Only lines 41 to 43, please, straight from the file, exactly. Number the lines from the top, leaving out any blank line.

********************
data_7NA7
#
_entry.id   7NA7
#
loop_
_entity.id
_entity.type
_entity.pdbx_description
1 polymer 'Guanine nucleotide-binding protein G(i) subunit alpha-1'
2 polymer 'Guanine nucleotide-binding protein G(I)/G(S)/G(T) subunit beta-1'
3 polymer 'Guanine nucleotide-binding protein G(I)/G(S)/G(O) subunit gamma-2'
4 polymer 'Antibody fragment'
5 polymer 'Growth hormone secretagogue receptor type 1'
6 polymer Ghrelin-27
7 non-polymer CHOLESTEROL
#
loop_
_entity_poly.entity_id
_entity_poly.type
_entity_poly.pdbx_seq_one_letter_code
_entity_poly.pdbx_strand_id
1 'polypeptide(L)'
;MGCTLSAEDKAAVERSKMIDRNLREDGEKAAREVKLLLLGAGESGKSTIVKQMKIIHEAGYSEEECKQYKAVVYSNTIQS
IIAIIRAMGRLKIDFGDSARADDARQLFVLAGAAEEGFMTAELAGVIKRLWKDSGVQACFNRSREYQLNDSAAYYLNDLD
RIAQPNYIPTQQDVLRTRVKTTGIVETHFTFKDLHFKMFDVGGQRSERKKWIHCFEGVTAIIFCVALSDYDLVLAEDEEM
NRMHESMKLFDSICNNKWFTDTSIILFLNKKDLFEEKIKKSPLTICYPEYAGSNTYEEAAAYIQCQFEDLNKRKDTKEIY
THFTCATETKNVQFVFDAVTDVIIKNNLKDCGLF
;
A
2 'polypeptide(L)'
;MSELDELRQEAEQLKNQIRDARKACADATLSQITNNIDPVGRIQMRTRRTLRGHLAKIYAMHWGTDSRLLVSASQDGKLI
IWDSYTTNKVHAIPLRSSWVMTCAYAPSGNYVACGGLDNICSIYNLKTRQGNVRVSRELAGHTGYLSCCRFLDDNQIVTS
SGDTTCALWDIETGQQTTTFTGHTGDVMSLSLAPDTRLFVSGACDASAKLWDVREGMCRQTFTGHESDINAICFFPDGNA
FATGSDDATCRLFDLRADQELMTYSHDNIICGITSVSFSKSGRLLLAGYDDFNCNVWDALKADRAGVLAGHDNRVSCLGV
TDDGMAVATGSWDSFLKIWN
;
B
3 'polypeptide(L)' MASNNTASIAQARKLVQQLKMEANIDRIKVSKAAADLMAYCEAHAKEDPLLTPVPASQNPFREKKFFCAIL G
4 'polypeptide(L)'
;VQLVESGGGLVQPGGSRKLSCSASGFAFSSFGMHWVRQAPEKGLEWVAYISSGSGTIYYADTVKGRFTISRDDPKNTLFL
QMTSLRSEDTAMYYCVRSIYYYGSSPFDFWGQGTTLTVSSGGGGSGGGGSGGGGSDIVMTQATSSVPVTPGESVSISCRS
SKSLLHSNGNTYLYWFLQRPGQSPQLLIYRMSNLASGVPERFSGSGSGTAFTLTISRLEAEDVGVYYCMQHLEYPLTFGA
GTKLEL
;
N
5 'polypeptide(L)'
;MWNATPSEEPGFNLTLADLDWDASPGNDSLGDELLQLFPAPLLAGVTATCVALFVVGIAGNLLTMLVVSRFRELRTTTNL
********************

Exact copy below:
QMTSLRSEDTAMYYCVRSIYYYGSSPFDFWGQGTTLTVSSGGGGSGGGGSGGGGSDIVMTQATSSVPVTPGESVSISCRS
SKSLLHSNGNTYLYWFLQRPGQSPQLLIYRMSNLASGVPERFSGSGSGTAFTLTISRLEAEDVGVYYCMQHLEYPLTFGA
GTKLEL